Rate cuts have been the talk of the town – or rather, the world – as a number of global economies released their latest rate announcements this week.
While such action didn’t actually happen – the Bank of Canada kept its overnight lending rate at one per cent, where it has remained since September 2010, the European Central Bank at 0.25 per cent, and the Bank of England at 0.5 – the recent rounds of monetary policy read “what if” between the lines.
Looking For An Economic Kickstarter
Last month, the ECB halved their central interest rate to the current 0.25 per cent. At the time, ECB President Mario Draghi said the cut reflected pessimism over growth progress in the EU. Like Canada, the benchmark for healthy inflation in Europe is two per cent – and like here, levels have been woefully subpar; the new ECB forecast is 1.1 per cent for growth in 2014, and 1.3 per cent.
While this hasn’t led Europe to cut their rate for the second time in a row, Draghi admitted the option had been discussed, and that a negative rate could be put into play in the future to further stoke bank lending and consumer spending.
“We may experience a prolonged period of low inflation to be followed by a gradual upward movement … later on,” he stated Thursday to reporters. “We are monitoring developments closely and are ready to consider all available instruments.”
Could A Rate Cut Happen In Canada?
The consideration of “all instruments” has been a hot topic on Canadian soil too, as economists ponder the likelihood of a pending central bank cut to make up for our own inflation issues.
The lowering of rates could force the Loonie into a weaker position, which would provide relief for the floundering export industry, and further push consumer spending. Such a move would help perk inflation, which has suffered in part to competitive retailer discounting this year.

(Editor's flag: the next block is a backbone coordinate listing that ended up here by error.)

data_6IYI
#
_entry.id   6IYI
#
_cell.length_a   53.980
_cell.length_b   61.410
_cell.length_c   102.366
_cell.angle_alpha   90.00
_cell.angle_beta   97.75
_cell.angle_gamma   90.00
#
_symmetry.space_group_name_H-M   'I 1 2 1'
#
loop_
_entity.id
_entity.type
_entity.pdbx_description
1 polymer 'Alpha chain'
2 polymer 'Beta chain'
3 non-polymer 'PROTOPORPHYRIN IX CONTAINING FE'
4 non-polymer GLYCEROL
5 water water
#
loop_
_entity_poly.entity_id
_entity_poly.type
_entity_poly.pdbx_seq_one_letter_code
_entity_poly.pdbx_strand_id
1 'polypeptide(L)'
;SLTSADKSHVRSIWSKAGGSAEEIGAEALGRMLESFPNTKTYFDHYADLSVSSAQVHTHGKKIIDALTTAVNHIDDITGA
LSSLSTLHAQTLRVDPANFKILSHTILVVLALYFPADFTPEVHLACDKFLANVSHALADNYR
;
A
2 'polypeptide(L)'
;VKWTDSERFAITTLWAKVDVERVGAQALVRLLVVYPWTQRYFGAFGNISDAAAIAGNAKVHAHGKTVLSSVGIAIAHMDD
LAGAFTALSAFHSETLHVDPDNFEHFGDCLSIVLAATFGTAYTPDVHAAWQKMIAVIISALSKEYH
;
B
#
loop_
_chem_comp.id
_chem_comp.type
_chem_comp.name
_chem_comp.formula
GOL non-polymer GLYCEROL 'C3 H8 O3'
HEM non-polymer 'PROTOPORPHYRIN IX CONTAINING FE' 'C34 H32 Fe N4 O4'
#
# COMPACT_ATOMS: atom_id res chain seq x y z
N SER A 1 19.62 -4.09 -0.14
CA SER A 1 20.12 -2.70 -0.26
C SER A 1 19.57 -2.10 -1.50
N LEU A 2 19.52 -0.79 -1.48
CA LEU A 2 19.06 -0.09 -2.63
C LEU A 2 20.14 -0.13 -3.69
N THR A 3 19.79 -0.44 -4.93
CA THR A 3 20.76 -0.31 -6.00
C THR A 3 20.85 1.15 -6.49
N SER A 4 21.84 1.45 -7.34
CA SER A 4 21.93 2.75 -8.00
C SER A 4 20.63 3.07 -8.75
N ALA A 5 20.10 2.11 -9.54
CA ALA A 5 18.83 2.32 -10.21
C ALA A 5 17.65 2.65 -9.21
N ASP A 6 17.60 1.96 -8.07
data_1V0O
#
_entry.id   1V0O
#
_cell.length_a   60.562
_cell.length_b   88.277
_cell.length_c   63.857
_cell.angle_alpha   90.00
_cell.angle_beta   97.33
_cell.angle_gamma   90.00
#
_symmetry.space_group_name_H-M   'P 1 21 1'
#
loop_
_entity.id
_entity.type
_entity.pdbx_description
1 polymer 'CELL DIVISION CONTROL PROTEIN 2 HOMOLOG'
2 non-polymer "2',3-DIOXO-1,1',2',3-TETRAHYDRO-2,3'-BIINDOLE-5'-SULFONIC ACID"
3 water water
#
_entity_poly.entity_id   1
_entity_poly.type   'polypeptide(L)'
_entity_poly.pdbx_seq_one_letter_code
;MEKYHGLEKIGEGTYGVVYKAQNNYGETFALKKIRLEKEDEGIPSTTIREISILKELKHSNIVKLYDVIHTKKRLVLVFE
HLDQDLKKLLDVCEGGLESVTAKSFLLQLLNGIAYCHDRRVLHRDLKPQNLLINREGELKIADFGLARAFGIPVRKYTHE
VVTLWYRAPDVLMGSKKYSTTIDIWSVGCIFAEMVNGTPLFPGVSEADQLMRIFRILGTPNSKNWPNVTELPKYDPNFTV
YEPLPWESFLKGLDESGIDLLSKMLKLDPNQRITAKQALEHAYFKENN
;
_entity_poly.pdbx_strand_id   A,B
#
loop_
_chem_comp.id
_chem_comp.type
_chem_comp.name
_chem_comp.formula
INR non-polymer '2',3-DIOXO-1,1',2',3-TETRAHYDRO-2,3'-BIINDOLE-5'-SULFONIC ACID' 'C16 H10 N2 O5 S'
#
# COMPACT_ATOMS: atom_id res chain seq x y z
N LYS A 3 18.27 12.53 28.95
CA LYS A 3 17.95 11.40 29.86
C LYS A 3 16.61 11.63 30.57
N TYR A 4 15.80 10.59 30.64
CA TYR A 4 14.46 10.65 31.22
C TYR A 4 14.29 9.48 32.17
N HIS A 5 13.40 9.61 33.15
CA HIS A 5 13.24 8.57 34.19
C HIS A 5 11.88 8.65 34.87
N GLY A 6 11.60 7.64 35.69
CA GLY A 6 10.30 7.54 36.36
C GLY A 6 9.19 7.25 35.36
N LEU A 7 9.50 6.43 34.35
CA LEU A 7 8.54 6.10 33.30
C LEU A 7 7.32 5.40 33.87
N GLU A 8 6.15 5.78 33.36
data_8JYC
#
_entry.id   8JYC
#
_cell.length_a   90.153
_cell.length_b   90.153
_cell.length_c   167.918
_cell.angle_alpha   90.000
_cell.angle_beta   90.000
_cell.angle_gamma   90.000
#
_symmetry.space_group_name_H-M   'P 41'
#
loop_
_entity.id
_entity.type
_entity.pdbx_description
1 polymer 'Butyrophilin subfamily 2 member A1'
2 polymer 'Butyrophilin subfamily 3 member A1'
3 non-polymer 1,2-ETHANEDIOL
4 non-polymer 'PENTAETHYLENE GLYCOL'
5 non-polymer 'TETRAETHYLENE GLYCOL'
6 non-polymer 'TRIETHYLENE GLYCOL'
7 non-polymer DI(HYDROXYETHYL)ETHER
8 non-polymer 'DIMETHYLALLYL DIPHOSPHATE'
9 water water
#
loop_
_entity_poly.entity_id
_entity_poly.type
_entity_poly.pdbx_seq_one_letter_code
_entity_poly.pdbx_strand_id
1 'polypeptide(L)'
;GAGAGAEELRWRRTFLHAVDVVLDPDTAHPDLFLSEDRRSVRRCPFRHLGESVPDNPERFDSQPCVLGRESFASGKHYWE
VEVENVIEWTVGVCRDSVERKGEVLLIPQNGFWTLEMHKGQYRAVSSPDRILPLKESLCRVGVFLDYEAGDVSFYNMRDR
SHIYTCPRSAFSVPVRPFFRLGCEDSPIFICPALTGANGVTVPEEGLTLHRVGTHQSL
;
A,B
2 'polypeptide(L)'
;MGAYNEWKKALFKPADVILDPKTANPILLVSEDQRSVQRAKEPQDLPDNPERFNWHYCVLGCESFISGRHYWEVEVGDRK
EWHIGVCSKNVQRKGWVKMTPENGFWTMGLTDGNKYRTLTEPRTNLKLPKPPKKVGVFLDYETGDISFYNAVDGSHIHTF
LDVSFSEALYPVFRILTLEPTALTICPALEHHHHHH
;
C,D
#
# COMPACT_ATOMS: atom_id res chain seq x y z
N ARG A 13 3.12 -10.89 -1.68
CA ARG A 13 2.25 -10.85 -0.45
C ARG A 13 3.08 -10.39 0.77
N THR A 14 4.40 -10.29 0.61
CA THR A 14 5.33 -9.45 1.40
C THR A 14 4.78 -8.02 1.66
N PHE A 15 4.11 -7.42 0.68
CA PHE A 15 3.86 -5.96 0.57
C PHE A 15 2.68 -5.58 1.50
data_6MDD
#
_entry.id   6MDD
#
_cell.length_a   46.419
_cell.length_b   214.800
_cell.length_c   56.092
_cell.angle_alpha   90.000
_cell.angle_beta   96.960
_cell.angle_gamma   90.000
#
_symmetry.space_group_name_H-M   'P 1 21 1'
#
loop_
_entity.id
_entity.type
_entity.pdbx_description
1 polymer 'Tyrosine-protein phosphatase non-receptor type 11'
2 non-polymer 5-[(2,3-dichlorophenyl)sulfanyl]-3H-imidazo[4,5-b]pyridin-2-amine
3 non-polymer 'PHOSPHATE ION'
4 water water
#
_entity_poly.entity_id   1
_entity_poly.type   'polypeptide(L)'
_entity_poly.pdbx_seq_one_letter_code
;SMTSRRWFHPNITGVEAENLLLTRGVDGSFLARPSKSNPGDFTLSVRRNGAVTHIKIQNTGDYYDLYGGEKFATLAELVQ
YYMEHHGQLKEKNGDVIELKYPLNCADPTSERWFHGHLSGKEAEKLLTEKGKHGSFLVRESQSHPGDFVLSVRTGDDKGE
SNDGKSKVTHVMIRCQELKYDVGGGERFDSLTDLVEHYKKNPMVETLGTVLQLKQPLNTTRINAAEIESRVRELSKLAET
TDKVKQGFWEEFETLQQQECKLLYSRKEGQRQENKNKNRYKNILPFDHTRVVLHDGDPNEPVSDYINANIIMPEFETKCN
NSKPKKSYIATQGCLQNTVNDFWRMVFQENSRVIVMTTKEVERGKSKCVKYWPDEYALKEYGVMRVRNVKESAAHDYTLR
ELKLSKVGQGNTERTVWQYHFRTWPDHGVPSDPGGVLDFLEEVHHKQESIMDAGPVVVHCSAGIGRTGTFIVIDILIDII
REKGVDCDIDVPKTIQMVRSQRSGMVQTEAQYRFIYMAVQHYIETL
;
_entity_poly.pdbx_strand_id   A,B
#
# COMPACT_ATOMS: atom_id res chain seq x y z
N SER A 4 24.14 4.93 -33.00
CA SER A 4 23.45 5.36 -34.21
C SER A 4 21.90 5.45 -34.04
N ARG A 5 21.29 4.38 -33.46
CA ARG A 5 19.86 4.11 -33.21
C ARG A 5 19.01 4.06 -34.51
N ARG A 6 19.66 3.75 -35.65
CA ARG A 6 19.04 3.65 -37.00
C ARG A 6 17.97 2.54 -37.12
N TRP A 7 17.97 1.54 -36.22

In this Wednesday’s announcement, the BoC flagged the inflation issue, and stated that while Q3 growth exceeded forecasted expectation, subpar exports are proving to be a growth barrier. GDP growth clocked in at only 2.7 per cent for the quarter.
The Bank also left off any reference to future rising rate bias, further fueling speculation that a rate cut may be an actual consideration. However, the general consensus remains that such a move would be a last resort for BoC Governor Stephen Poloz, who has stated his confidence in the economy’s ability to achieve capacity by 2015.
RateSupermarket.ca Expert Panel Calls For Low December Mortgage Rates
An unchanged Bank of Canada rate was also forecasted by RateSupermarket.ca’s Mortgage Rate Outlook Panel this week, which indicated that variable borrowing costs would remain untouched. Fixed rates, however, may experience slight discounting, as bond yields remain low – investors are still confident in Canadian economic growth and low central rates. As well, market fluctuations as a result of the U.S. Fed’s musings over quantitative easing seem to have subsided for the time being – the nomination of dovish Janet Yellen to replace Chairman Ben Bernanke has affirmed that government bond buying measures won’t subside until at least the new year.